The Windscale Inquiry: Technical Background

  • David Pearce
  • Lynne Edwards
  • Geoff Beuret


One of the main reasons for the reprocessing of spent uranium oxide fuel is that of resource conservation. The fuel is termed ‘spent’ when it has been irradiated in a reactor for up to three years and is reaching the stage of diminishing efficiency in the production of heat through the fission of atoms. If retained in the reactor after this period heat is produced less efficiently and so the fuel is removed. 97 per cent of this irradiated fuel is uranium, up to 1 per cent is plutonium and 2–3 per cent is radioactive waste (Allday, 1977). As the fuel has been enriched — i.e. it has had uranium 235 added — it contains far more U235 after irradiation in a thermal reactor than is found in natural uranium. Reprocessing frees this uranium and plutonium from other actinides and fission products so that they may be reconverted into fuel for re-use in fast reactors and, conceivably, in thermal reactors. The effect of re-using the reprocessed fuel in a thermal reactor is to enable 30–40 per cent more power to be generated from the original material. However, such fuel can only used once. On the other hand recycling this material in a fast reactor would give an energy saving 50 times greater than that elicited from a thermal reactor (Allday, 1977). Hence the uranium and plutonium in spent oxide fuel is self-evidently a valuable source of energy if it can be recovered at a cost which permits the recycled U and Pu to have a value such that their use in thermal or fast reactors would provide power at a competitive price.1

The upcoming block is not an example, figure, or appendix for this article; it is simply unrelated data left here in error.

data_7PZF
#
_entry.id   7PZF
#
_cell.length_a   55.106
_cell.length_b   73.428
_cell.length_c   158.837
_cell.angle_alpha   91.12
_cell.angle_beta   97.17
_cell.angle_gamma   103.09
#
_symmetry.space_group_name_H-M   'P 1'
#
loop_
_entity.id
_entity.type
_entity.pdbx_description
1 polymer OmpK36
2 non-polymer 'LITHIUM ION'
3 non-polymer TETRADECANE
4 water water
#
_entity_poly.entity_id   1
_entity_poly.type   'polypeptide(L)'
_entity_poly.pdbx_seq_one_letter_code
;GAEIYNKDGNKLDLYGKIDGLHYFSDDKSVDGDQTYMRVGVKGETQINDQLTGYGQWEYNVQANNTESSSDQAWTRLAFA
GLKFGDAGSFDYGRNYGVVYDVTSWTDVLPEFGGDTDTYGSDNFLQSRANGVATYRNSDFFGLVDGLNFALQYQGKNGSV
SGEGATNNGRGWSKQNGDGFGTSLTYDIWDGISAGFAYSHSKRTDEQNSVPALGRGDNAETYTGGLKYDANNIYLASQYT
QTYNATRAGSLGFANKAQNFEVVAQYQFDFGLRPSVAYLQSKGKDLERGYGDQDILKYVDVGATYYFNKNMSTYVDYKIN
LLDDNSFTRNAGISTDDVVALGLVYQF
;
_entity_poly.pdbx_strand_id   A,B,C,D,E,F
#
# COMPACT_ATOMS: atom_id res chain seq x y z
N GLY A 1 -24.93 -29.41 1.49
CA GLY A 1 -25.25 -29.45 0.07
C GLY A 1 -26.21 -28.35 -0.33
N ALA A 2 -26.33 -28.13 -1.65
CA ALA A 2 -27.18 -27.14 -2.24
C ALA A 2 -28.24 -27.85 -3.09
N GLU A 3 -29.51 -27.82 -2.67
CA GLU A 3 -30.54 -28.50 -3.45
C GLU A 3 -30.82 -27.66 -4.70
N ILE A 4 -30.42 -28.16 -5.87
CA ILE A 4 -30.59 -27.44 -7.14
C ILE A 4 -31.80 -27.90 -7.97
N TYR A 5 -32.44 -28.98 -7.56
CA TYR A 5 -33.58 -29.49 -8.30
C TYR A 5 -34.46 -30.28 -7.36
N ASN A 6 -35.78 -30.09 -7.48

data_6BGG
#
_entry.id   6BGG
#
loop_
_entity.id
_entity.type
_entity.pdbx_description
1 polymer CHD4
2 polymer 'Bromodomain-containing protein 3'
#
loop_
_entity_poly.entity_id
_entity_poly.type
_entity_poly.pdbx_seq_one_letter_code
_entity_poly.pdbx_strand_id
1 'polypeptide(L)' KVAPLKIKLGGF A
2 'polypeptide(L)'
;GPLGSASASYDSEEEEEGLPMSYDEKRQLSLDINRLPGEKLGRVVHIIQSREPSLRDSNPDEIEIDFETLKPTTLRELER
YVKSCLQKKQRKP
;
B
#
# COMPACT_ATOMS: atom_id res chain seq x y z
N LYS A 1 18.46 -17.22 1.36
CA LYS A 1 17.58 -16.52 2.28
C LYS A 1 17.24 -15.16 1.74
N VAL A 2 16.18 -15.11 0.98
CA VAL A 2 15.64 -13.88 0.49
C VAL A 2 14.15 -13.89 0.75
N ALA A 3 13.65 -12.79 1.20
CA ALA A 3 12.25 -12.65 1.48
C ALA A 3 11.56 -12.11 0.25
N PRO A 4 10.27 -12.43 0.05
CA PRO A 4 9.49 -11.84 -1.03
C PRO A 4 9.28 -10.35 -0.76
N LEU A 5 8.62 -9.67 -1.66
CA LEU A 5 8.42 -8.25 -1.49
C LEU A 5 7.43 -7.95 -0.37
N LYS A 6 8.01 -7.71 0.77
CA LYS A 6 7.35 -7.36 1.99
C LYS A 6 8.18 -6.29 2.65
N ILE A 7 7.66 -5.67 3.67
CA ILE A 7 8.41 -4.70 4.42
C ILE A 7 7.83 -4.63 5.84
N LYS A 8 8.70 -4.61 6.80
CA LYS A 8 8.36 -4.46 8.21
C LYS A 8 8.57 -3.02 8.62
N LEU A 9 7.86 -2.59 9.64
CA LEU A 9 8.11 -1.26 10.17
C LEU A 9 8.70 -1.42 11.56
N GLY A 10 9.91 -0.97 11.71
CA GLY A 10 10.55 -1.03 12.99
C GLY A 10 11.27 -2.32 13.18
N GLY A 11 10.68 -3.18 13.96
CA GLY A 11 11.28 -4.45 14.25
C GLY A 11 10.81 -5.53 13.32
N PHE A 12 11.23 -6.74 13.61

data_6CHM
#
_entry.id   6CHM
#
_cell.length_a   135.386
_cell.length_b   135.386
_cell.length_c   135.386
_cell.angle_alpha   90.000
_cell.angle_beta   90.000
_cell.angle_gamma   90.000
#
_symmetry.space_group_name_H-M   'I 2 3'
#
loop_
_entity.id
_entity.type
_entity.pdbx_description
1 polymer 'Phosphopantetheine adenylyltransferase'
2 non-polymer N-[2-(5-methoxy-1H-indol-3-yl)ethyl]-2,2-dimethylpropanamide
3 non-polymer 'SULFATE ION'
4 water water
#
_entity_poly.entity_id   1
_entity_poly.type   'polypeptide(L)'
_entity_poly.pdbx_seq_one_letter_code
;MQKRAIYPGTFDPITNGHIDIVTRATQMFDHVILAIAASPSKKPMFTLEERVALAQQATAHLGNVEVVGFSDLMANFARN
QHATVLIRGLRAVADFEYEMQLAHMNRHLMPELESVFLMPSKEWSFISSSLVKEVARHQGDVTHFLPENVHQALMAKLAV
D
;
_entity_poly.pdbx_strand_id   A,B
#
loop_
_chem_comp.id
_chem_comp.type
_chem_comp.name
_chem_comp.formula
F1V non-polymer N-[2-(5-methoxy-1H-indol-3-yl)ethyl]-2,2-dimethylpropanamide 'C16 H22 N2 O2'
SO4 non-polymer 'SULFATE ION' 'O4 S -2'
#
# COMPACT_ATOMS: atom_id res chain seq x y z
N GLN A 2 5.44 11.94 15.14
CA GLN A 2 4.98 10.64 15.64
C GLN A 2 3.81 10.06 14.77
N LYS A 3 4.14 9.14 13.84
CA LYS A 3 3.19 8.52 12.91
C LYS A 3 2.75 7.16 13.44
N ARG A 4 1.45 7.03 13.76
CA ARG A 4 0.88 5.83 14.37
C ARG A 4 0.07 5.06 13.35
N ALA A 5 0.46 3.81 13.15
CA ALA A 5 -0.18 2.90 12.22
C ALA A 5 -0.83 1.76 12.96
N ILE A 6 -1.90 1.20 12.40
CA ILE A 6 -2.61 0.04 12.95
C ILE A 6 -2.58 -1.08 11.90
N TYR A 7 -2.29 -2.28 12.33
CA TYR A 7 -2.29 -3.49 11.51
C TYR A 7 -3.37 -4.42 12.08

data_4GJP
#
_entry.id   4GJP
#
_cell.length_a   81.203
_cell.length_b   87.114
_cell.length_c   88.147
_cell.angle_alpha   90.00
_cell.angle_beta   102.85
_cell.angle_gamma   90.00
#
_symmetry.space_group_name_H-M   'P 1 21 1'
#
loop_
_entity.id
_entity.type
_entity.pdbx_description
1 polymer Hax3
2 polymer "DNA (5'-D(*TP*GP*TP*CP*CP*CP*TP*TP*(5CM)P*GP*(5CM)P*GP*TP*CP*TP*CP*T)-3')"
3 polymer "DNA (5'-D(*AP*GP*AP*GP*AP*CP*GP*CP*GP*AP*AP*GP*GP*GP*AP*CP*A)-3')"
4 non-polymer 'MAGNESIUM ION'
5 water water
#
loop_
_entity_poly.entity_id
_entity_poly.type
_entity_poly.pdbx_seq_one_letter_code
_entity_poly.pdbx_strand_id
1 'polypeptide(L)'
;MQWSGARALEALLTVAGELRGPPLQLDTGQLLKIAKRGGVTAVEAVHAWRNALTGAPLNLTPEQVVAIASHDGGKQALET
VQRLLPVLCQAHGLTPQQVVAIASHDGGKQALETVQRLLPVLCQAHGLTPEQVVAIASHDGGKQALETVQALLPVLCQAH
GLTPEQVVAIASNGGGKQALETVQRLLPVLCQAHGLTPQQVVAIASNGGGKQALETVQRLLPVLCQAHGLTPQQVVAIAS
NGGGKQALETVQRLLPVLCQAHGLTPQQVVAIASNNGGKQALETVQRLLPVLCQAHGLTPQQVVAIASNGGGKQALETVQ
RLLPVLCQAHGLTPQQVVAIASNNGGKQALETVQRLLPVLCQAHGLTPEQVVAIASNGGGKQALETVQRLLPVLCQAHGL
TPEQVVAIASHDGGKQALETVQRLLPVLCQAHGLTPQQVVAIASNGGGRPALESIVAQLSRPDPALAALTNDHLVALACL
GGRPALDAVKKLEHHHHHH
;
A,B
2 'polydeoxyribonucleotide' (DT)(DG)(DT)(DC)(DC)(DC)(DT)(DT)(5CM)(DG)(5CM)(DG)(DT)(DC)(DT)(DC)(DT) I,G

Fission Product Oxide Fuel Thermal Reactor Spend Fuel Uranium Oxide 
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Copyright information

© Social Science Research Council 1979

Authors and Affiliations

  • David Pearce
  • Lynne Edwards
  • Geoff Beuret

There are no affiliations available

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